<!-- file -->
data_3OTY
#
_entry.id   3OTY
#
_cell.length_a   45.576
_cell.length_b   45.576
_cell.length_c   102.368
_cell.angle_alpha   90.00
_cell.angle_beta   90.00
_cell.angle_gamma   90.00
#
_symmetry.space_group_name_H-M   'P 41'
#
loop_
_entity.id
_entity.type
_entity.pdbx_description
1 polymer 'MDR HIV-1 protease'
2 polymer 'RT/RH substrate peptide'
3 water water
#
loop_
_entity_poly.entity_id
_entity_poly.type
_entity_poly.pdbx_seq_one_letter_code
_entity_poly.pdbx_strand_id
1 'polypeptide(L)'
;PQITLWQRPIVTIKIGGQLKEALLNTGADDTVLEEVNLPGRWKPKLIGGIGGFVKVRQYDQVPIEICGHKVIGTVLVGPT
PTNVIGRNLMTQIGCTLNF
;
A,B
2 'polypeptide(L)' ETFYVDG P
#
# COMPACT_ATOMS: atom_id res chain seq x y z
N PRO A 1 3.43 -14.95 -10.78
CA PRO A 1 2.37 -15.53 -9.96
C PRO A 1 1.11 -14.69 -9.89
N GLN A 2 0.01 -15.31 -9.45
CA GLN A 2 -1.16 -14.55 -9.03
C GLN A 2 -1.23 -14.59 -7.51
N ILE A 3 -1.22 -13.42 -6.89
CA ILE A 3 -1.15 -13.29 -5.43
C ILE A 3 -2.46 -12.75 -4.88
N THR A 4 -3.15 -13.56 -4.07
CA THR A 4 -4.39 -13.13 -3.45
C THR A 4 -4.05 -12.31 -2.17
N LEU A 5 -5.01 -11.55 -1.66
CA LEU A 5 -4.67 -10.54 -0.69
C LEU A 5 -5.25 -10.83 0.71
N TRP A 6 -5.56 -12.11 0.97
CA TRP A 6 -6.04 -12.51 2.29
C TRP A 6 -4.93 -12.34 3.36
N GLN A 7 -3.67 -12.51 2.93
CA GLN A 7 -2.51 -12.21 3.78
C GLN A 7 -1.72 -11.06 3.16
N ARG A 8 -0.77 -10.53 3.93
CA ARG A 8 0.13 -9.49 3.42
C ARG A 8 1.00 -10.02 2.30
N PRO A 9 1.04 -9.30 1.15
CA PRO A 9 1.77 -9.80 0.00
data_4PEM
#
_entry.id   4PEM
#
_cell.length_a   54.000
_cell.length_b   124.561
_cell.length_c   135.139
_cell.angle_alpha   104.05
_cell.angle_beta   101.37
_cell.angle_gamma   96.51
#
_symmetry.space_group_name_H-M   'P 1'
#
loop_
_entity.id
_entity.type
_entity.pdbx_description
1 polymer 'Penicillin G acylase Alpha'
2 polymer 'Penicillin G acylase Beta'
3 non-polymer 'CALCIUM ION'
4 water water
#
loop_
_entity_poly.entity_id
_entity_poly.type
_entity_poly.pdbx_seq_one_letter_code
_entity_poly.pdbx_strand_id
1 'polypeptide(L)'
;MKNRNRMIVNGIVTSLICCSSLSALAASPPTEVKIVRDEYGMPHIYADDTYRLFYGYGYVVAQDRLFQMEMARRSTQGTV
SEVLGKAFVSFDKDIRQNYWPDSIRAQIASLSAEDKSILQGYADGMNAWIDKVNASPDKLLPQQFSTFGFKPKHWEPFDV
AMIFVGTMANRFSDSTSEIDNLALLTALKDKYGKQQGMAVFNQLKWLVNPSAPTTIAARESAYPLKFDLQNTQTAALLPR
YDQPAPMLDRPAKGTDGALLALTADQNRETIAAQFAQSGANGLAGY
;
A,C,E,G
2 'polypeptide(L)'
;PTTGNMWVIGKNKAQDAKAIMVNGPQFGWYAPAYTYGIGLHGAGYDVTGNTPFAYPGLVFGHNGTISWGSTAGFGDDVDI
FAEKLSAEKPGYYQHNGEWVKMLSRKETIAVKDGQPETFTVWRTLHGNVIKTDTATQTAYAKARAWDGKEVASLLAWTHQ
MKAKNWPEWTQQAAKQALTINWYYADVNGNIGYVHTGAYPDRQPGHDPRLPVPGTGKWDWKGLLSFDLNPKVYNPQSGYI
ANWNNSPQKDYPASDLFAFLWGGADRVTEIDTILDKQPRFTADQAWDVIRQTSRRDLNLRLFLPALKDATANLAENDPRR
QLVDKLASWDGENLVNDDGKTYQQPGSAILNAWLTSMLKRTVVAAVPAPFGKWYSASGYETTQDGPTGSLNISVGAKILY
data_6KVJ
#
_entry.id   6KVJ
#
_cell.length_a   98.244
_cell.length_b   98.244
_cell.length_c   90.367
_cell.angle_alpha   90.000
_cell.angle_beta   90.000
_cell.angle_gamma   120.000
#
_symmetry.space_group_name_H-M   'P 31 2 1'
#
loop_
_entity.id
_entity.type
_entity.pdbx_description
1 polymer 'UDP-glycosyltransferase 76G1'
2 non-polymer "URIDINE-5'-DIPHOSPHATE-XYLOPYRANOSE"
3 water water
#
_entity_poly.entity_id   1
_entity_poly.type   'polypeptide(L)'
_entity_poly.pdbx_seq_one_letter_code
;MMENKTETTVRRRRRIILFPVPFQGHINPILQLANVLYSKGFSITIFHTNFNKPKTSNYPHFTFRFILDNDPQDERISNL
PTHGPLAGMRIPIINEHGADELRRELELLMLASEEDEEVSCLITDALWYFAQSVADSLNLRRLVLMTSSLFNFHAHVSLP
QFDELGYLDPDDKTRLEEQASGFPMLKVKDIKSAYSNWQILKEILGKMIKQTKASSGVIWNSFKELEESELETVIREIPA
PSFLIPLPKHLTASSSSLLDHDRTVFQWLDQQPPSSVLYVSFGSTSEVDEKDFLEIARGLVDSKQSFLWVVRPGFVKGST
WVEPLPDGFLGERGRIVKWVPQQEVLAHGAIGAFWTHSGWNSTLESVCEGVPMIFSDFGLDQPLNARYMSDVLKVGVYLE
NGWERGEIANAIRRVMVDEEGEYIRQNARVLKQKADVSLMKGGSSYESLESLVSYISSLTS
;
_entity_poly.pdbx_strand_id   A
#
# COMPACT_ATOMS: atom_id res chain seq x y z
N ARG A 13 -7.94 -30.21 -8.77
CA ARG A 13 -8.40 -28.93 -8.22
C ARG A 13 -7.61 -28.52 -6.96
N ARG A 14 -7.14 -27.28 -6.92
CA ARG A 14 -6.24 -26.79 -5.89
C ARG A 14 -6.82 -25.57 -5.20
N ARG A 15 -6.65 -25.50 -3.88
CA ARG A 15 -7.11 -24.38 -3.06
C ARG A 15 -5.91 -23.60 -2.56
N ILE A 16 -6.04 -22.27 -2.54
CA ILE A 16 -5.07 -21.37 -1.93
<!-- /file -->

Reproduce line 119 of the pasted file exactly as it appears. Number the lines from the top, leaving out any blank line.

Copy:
2 non-polymer "URIDINE-5'-DIPHOSPHATE-XYLOPYRANOSE"